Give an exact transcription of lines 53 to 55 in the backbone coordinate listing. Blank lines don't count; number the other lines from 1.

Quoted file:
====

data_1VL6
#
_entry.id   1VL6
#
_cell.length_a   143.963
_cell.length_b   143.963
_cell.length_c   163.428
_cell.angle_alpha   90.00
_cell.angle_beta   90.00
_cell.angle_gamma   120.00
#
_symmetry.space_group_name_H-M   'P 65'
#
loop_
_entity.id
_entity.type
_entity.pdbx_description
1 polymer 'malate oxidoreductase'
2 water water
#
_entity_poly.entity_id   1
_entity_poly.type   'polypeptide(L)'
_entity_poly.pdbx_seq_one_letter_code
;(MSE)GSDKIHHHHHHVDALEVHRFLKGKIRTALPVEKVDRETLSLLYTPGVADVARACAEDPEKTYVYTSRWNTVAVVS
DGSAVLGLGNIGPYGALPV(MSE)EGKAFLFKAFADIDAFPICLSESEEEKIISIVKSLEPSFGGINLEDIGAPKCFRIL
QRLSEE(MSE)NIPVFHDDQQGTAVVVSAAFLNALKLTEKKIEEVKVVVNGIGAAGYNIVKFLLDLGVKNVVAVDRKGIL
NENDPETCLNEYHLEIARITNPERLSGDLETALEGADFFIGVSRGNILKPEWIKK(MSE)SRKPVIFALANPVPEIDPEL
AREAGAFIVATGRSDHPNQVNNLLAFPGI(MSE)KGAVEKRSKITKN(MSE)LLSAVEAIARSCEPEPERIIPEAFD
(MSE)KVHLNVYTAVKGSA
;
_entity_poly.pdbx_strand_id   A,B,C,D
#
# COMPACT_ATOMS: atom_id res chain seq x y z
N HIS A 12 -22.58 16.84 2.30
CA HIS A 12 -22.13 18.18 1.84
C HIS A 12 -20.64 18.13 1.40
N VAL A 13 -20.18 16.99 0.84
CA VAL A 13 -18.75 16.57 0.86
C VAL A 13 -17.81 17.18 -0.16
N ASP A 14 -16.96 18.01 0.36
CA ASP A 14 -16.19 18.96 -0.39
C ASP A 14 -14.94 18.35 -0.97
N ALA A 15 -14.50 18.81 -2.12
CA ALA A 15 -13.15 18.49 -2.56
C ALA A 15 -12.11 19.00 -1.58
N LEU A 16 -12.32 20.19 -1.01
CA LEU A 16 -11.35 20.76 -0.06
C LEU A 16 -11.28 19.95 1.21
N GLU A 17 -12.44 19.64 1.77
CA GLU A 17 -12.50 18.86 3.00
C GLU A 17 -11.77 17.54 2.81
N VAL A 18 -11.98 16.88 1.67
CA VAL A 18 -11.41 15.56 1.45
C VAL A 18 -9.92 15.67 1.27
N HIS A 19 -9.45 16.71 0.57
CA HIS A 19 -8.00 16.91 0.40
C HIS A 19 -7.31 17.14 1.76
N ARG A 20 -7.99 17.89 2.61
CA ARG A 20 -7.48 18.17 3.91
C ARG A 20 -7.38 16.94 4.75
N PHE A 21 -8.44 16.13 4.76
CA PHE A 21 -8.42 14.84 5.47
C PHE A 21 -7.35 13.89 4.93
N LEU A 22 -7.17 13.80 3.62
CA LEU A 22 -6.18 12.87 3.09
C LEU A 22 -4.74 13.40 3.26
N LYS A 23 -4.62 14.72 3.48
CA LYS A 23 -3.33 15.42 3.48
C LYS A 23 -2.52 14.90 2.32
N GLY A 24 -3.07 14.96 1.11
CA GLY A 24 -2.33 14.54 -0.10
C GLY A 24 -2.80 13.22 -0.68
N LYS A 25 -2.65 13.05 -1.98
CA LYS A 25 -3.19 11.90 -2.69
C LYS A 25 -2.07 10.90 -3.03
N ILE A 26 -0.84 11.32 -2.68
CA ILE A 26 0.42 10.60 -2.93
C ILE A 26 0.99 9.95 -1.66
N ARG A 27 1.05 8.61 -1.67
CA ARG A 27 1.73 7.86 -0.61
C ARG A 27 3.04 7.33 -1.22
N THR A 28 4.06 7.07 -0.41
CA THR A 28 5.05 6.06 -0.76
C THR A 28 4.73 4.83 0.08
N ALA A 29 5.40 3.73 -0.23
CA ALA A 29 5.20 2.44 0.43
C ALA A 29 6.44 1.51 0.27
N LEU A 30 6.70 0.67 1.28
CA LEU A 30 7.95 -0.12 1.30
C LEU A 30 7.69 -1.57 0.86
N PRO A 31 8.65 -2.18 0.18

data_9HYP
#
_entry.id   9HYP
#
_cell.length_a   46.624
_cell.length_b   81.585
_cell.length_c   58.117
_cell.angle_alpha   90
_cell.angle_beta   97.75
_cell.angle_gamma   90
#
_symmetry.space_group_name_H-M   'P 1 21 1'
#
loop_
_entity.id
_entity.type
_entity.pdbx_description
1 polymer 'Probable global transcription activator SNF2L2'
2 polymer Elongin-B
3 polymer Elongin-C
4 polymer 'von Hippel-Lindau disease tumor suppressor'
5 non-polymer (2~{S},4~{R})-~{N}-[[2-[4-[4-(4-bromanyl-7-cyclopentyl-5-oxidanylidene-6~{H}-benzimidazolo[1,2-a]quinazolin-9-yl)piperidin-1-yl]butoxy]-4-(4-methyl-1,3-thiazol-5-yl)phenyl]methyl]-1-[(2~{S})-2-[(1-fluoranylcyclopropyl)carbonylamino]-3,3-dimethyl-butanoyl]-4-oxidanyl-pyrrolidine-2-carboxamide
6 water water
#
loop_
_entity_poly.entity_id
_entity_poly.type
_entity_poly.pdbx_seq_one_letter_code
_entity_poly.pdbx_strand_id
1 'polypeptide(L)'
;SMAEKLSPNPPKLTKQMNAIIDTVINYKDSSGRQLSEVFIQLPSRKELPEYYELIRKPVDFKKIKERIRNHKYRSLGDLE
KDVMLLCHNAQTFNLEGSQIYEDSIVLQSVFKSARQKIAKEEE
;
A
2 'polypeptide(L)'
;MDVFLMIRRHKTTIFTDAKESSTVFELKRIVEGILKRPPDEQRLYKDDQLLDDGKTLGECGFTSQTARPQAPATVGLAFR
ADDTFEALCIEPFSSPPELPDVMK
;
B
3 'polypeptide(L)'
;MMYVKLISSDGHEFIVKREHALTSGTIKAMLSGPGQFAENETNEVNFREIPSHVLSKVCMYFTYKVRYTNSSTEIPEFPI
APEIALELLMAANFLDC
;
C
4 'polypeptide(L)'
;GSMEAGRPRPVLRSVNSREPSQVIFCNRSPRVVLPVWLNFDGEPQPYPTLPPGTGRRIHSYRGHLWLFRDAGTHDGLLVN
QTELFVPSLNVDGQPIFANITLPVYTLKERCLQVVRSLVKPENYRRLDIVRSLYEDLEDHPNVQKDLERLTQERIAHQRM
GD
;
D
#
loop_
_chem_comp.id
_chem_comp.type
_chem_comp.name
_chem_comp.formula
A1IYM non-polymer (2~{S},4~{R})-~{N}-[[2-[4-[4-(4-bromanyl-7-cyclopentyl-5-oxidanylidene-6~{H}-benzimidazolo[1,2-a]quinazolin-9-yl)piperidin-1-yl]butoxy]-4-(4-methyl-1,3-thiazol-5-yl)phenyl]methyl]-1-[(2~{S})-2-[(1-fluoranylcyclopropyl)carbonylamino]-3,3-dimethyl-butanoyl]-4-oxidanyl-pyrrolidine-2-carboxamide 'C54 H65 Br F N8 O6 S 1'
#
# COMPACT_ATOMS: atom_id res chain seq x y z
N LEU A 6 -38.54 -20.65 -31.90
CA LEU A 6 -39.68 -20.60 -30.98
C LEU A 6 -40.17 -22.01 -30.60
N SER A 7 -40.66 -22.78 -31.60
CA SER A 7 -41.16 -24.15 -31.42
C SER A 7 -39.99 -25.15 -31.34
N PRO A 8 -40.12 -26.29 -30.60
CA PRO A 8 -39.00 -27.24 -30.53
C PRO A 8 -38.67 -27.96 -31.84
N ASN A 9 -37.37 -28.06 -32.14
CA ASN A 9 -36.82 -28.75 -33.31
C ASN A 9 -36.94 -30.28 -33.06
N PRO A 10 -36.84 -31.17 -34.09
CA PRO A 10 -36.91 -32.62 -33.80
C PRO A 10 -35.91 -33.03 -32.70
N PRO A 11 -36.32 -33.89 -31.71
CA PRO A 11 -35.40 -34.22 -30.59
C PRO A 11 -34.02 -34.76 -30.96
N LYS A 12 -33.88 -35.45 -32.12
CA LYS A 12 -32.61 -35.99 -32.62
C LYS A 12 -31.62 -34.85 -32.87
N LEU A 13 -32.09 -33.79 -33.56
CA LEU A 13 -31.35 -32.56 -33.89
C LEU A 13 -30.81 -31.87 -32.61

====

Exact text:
CA VAL A 18 -11.41 15.56 1.45
C VAL A 18 -9.92 15.67 1.27
N HIS A 19 -9.45 16.71 0.57